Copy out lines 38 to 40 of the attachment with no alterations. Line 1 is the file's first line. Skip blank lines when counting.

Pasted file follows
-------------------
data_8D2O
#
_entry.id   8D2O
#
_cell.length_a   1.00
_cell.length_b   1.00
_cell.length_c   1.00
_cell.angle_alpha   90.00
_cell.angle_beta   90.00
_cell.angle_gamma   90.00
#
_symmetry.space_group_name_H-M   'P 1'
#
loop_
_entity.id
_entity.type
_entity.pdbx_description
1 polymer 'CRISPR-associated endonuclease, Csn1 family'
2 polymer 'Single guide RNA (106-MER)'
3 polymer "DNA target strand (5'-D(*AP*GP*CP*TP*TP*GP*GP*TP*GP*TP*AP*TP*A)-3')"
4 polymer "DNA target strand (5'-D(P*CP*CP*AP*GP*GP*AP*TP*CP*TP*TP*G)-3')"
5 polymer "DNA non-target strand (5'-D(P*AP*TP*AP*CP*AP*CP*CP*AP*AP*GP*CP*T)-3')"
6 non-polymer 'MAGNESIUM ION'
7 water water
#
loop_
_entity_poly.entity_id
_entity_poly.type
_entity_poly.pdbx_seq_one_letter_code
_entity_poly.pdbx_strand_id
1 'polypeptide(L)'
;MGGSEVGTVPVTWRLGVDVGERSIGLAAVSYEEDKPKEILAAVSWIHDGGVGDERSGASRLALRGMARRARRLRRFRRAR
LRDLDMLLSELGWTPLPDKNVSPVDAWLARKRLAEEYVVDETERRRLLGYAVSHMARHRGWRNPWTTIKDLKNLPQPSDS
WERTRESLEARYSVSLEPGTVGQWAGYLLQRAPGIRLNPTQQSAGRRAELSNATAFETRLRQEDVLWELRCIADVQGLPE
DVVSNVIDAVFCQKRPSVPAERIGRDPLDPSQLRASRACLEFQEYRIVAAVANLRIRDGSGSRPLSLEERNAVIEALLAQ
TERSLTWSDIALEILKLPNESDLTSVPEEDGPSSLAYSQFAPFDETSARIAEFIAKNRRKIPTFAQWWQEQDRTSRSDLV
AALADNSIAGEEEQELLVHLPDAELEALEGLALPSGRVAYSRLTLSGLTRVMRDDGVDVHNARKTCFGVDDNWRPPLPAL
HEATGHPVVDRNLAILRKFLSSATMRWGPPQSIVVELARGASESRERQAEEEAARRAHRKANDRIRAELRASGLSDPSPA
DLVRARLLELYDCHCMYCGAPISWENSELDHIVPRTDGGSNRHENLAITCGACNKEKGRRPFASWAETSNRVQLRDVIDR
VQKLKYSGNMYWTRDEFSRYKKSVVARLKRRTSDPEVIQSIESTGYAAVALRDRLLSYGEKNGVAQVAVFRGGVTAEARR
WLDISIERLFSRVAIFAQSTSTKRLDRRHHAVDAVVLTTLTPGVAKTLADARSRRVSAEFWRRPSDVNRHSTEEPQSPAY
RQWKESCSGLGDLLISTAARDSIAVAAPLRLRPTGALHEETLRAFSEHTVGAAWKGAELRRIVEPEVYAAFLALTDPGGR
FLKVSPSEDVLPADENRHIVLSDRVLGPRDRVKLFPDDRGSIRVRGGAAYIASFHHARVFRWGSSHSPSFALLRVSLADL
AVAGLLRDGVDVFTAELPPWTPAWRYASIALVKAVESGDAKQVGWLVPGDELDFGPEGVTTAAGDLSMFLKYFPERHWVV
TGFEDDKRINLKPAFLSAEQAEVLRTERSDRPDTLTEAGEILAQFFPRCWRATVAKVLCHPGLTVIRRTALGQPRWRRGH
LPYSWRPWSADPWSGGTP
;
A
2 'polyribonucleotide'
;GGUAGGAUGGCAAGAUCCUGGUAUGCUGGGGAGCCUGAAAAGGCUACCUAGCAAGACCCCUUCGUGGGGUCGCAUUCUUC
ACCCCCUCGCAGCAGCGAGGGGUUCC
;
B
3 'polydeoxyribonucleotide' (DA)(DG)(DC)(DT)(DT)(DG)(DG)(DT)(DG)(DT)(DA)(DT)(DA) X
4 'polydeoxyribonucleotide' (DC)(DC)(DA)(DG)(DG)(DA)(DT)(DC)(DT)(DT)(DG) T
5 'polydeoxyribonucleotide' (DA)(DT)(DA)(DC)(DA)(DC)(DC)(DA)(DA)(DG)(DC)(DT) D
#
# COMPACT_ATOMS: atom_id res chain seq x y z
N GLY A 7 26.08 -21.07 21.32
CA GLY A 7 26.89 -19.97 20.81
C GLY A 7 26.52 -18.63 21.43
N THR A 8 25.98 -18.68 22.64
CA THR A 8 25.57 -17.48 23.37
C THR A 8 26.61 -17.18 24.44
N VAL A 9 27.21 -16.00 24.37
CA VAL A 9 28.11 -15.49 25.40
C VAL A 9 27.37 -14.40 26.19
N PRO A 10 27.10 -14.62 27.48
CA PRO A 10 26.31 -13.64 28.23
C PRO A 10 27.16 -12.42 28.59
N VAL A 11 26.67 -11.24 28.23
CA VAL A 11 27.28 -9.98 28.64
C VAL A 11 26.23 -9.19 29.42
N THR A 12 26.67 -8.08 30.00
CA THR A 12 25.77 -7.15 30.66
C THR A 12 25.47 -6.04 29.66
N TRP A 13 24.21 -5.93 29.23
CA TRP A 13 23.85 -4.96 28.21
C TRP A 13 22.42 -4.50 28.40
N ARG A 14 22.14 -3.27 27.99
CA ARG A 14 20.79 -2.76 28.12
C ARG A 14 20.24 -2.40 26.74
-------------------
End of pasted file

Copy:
HEATGHPVVDRNLAILRKFLSSATMRWGPPQSIVVELARGASESRERQAEEEAARRAHRKANDRIRAELRASGLSDPSPA
DLVRARLLELYDCHCMYCGAPISWENSELDHIVPRTDGGSNRHENLAITCGACNKEKGRRPFASWAETSNRVQLRDVIDR
VQKLKYSGNMYWTRDEFSRYKKSVVARLKRRTSDPEVIQSIESTGYAAVALRDRLLSYGEKNGVAQVAVFRGGVTAEARR